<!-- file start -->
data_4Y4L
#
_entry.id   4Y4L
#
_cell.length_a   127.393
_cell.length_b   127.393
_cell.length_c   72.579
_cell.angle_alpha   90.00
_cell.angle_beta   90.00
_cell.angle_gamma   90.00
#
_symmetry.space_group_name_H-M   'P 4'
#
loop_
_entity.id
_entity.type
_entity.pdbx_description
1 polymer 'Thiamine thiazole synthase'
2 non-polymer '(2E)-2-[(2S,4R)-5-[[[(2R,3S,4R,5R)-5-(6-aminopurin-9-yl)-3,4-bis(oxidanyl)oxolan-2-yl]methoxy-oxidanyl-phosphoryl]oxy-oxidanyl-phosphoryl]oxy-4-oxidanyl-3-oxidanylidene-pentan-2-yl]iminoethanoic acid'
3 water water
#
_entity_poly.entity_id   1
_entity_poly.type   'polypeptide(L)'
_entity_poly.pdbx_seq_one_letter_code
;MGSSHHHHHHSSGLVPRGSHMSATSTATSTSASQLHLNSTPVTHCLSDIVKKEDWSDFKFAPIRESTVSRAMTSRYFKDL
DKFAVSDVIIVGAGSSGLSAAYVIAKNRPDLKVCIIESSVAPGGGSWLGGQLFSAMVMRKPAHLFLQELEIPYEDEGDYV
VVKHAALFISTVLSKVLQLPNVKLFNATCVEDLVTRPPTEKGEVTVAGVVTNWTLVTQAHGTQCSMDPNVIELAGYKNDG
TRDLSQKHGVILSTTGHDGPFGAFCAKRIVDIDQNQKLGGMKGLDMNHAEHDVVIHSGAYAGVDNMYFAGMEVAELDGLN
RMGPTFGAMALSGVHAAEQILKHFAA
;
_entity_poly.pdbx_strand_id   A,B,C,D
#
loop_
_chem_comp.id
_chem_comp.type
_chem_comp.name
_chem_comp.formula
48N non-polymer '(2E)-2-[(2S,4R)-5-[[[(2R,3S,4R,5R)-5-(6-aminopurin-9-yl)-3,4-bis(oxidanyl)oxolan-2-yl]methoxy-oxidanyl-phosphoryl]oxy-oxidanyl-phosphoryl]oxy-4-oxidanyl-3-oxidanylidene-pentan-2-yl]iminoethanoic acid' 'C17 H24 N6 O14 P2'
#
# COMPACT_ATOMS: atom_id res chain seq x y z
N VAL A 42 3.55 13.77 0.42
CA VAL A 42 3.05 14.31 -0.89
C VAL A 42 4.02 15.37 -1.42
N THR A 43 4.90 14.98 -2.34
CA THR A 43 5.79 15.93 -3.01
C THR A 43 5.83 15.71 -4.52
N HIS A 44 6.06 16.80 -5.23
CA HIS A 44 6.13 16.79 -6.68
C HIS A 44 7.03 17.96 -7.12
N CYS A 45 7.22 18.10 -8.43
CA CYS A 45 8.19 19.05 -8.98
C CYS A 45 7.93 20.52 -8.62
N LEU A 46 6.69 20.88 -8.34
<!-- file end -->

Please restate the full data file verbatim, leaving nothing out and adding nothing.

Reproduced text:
data_4Y4L
#
_entry.id   4Y4L
#
_cell.length_a   127.393
_cell.length_b   127.393
_cell.length_c   72.579
_cell.angle_alpha   90.00
_cell.angle_beta   90.00
_cell.angle_gamma   90.00
#
_symmetry.space_group_name_H-M   'P 4'
#
loop_
_entity.id
_entity.type
_entity.pdbx_description
1 polymer 'Thiamine thiazole synthase'
2 non-polymer '(2E)-2-[(2S,4R)-5-[[[(2R,3S,4R,5R)-5-(6-aminopurin-9-yl)-3,4-bis(oxidanyl)oxolan-2-yl]methoxy-oxidanyl-phosphoryl]oxy-oxidanyl-phosphoryl]oxy-4-oxidanyl-3-oxidanylidene-pentan-2-yl]iminoethanoic acid'
3 water water
#
_entity_poly.entity_id   1
_entity_poly.type   'polypeptide(L)'
_entity_poly.pdbx_seq_one_letter_code
;MGSSHHHHHHSSGLVPRGSHMSATSTATSTSASQLHLNSTPVTHCLSDIVKKEDWSDFKFAPIRESTVSRAMTSRYFKDL
DKFAVSDVIIVGAGSSGLSAAYVIAKNRPDLKVCIIESSVAPGGGSWLGGQLFSAMVMRKPAHLFLQELEIPYEDEGDYV
VVKHAALFISTVLSKVLQLPNVKLFNATCVEDLVTRPPTEKGEVTVAGVVTNWTLVTQAHGTQCSMDPNVIELAGYKNDG
TRDLSQKHGVILSTTGHDGPFGAFCAKRIVDIDQNQKLGGMKGLDMNHAEHDVVIHSGAYAGVDNMYFAGMEVAELDGLN
RMGPTFGAMALSGVHAAEQILKHFAA
;
_entity_poly.pdbx_strand_id   A,B,C,D
#
loop_
_chem_comp.id
_chem_comp.type
_chem_comp.name
_chem_comp.formula
48N non-polymer '(2E)-2-[(2S,4R)-5-[[[(2R,3S,4R,5R)-5-(6-aminopurin-9-yl)-3,4-bis(oxidanyl)oxolan-2-yl]methoxy-oxidanyl-phosphoryl]oxy-oxidanyl-phosphoryl]oxy-4-oxidanyl-3-oxidanylidene-pentan-2-yl]iminoethanoic acid' 'C17 H24 N6 O14 P2'
#
# COMPACT_ATOMS: atom_id res chain seq x y z
N VAL A 42 3.55 13.77 0.42
CA VAL A 42 3.05 14.31 -0.89
C VAL A 42 4.02 15.37 -1.42
N THR A 43 4.90 14.98 -2.34
CA THR A 43 5.79 15.93 -3.01
C THR A 43 5.83 15.71 -4.52
N HIS A 44 6.06 16.80 -5.23
CA HIS A 44 6.13 16.79 -6.68
C HIS A 44 7.03 17.96 -7.12
N CYS A 45 7.22 18.10 -8.43
CA CYS A 45 8.19 19.05 -8.98
C CYS A 45 7.93 20.52 -8.62
N LEU A 46 6.69 20.88 -8.34